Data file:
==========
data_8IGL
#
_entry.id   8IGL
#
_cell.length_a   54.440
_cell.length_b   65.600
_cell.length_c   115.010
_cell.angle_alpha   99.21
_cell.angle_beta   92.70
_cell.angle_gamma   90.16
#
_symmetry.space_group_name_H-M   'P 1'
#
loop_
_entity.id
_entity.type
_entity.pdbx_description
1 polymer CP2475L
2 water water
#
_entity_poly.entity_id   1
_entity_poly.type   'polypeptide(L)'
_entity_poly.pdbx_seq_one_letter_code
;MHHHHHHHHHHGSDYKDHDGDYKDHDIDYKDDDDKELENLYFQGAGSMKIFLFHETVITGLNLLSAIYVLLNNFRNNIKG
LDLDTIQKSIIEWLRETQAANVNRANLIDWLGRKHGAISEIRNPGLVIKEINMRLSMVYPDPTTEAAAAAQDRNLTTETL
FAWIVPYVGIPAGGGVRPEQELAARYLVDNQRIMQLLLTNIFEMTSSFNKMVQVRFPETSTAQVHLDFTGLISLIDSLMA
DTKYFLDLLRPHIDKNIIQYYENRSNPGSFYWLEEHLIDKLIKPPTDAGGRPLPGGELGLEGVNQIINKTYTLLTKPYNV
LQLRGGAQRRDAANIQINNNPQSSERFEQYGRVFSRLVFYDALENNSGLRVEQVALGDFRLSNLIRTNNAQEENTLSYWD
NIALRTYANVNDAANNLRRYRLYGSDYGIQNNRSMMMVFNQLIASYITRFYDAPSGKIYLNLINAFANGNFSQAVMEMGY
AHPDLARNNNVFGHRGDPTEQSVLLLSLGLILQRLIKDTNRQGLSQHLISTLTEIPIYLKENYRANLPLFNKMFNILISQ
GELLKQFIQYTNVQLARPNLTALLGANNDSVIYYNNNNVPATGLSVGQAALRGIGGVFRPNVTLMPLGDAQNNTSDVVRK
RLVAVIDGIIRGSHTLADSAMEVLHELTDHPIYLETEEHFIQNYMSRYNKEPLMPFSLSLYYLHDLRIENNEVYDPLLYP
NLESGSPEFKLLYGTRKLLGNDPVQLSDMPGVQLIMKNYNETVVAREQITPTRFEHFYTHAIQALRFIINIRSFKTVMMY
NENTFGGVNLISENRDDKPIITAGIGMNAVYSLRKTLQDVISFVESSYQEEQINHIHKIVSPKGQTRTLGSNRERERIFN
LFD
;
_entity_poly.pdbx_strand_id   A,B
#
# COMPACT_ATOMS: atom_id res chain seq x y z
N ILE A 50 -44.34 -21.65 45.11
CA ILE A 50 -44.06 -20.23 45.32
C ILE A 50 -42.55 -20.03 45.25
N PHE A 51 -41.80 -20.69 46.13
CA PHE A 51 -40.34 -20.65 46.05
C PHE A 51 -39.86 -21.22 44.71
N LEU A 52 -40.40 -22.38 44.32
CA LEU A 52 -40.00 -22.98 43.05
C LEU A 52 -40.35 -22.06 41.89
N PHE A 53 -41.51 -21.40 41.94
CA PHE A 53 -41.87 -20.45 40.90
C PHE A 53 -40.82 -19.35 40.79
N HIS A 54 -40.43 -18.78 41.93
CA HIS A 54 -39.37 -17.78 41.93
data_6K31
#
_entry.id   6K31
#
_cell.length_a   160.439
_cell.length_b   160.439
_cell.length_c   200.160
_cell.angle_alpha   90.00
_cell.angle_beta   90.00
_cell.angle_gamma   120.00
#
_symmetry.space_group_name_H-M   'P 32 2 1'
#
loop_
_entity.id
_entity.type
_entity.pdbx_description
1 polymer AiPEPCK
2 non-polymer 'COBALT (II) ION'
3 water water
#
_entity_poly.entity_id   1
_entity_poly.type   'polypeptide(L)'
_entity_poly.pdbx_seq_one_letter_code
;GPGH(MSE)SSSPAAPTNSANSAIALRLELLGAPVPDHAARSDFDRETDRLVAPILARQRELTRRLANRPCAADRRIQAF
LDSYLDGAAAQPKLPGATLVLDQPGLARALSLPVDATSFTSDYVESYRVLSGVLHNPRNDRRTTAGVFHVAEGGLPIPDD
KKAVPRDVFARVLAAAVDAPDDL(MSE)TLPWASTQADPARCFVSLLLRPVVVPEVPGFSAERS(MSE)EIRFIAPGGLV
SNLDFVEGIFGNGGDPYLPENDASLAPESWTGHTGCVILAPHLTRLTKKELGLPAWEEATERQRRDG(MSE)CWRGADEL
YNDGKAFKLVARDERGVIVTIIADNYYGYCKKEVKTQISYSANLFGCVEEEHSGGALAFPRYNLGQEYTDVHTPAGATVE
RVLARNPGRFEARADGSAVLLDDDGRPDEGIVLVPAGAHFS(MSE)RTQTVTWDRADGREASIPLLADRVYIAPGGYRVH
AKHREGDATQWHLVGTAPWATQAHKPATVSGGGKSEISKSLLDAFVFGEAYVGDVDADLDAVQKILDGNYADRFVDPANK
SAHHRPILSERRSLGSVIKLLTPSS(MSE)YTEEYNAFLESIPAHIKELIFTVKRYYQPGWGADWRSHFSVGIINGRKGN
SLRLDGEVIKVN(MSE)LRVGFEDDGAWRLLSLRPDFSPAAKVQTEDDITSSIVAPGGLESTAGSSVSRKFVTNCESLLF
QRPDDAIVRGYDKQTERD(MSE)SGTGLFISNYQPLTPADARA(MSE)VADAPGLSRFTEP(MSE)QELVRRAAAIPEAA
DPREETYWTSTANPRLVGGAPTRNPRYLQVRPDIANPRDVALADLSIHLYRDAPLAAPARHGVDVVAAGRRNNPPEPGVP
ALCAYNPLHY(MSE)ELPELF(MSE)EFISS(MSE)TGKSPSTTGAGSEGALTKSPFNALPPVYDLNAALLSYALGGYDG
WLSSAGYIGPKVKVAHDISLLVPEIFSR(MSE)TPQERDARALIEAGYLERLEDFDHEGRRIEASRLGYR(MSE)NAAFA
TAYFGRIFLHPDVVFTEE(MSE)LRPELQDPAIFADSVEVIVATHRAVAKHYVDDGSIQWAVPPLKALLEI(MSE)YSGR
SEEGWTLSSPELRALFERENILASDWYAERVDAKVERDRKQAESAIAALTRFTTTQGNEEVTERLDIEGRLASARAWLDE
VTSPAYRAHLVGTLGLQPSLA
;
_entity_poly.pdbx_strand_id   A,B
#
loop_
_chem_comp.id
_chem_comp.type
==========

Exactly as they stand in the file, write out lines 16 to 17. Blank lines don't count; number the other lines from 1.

_entity.type
_entity.pdbx_description